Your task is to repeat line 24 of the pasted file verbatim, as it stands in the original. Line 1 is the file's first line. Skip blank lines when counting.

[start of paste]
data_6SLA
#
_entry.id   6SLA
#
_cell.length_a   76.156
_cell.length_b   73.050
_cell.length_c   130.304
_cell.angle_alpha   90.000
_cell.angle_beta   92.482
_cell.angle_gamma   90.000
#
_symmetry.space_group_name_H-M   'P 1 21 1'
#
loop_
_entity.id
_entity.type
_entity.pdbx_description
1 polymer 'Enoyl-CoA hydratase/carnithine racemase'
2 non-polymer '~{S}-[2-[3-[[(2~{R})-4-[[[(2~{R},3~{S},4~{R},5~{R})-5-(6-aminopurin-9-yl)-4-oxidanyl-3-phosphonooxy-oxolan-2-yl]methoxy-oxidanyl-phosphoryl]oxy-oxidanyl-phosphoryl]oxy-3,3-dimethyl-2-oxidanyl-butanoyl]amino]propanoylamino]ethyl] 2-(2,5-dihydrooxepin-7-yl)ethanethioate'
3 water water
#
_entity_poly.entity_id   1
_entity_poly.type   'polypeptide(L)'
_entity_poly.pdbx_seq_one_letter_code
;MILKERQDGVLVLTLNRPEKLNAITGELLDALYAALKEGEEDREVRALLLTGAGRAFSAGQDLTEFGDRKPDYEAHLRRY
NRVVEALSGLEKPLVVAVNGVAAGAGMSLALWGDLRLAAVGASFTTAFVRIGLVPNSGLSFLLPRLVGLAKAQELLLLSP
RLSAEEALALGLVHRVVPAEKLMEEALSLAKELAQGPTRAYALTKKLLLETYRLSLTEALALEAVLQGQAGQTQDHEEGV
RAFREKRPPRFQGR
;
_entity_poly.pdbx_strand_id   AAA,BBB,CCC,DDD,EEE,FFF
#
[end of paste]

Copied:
_entity_poly.pdbx_seq_one_letter_code